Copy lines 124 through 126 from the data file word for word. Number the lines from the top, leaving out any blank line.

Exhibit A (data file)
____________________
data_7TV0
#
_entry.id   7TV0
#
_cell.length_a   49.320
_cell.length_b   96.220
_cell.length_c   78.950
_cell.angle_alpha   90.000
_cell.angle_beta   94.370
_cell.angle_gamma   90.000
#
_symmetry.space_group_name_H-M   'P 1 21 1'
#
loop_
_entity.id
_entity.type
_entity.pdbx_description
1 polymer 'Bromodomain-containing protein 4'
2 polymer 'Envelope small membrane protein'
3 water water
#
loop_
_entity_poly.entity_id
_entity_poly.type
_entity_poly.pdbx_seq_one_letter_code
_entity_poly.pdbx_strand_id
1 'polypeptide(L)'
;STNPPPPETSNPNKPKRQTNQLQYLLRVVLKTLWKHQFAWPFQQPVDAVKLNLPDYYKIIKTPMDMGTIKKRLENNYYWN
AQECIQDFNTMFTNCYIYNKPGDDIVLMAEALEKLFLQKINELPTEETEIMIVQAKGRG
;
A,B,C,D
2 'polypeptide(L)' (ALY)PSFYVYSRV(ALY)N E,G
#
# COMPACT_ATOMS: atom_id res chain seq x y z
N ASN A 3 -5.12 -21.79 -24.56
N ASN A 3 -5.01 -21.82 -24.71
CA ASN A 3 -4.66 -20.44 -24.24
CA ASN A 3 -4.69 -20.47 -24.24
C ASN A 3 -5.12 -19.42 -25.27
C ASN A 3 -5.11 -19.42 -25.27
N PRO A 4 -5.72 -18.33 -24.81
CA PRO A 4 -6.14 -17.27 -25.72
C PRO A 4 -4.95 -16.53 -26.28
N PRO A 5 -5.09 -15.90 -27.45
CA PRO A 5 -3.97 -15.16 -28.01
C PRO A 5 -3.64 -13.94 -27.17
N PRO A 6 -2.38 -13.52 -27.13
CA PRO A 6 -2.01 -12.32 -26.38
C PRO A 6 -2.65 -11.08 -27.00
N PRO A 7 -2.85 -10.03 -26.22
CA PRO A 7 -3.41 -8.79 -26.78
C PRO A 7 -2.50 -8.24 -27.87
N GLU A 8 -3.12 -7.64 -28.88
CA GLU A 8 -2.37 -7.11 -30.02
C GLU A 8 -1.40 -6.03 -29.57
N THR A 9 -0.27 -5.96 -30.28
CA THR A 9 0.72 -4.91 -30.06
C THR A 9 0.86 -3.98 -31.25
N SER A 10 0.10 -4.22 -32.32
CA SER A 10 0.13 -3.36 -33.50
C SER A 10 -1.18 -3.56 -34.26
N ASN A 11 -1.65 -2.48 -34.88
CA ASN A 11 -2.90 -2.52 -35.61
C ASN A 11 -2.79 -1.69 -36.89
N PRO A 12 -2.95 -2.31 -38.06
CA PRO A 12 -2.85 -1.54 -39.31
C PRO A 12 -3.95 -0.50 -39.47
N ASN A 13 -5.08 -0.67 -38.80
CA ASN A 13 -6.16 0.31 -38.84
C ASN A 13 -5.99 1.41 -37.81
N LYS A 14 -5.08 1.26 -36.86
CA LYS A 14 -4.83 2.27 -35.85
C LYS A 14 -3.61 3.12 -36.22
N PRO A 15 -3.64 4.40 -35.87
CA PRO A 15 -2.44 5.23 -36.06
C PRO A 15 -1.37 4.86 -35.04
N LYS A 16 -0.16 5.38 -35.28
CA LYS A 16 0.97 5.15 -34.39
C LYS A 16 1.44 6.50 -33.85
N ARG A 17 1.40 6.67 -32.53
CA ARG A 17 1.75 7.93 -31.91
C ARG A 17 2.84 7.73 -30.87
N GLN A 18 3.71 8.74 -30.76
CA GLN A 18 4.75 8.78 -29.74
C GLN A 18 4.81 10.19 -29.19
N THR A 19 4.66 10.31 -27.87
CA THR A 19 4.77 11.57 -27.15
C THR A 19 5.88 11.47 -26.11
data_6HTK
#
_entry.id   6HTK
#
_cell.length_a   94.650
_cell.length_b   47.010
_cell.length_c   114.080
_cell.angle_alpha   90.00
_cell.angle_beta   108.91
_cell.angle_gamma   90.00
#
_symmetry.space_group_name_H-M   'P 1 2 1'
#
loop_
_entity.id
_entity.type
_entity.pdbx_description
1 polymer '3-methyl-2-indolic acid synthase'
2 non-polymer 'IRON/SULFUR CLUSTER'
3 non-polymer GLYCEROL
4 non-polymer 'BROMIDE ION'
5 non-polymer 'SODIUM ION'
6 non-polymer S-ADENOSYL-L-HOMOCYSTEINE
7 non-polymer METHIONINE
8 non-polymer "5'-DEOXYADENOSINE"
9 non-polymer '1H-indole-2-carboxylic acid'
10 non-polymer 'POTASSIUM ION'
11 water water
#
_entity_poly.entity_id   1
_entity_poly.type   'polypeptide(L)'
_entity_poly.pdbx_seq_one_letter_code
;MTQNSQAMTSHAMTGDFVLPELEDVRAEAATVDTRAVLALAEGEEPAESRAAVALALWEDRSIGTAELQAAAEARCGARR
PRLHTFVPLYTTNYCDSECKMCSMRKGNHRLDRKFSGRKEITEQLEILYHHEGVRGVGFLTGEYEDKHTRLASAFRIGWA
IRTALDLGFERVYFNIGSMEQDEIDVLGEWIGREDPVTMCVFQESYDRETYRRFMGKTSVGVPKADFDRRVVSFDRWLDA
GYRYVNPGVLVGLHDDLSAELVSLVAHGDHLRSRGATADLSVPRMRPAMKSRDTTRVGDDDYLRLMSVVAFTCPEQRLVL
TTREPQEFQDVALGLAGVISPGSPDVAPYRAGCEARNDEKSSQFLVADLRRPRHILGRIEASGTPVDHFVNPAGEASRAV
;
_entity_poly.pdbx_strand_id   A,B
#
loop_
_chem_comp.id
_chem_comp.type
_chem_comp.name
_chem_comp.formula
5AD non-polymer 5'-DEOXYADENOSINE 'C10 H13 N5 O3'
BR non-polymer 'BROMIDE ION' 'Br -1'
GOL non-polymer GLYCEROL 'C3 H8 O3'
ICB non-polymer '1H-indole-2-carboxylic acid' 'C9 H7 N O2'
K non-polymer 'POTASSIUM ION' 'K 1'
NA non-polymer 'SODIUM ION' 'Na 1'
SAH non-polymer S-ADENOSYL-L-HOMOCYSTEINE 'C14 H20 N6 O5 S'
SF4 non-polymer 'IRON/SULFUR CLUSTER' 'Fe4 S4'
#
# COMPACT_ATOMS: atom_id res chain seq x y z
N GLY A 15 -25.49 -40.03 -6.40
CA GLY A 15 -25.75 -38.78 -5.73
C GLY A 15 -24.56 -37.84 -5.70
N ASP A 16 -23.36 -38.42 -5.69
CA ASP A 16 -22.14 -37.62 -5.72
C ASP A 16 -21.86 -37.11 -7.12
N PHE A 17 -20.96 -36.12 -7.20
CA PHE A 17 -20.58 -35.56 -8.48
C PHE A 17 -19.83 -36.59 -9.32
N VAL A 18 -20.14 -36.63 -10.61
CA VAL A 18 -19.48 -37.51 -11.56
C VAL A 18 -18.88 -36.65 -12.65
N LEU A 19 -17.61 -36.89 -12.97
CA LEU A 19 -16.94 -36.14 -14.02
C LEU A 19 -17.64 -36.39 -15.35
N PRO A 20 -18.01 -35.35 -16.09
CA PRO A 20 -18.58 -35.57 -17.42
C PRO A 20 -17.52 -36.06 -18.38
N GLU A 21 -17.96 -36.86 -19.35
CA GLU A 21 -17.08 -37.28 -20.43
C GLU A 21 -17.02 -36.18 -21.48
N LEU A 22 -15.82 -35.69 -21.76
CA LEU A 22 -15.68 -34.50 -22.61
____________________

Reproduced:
GYRYVNPGVLVGLHDDLSAELVSLVAHGDHLRSRGATADLSVPRMRPAMKSRDTTRVGDDDYLRLMSVVAFTCPEQRLVL
TTREPQEFQDVALGLAGVISPGSPDVAPYRAGCEARNDEKSSQFLVADLRRPRHILGRIEASGTPVDHFVNPAGEASRAV
;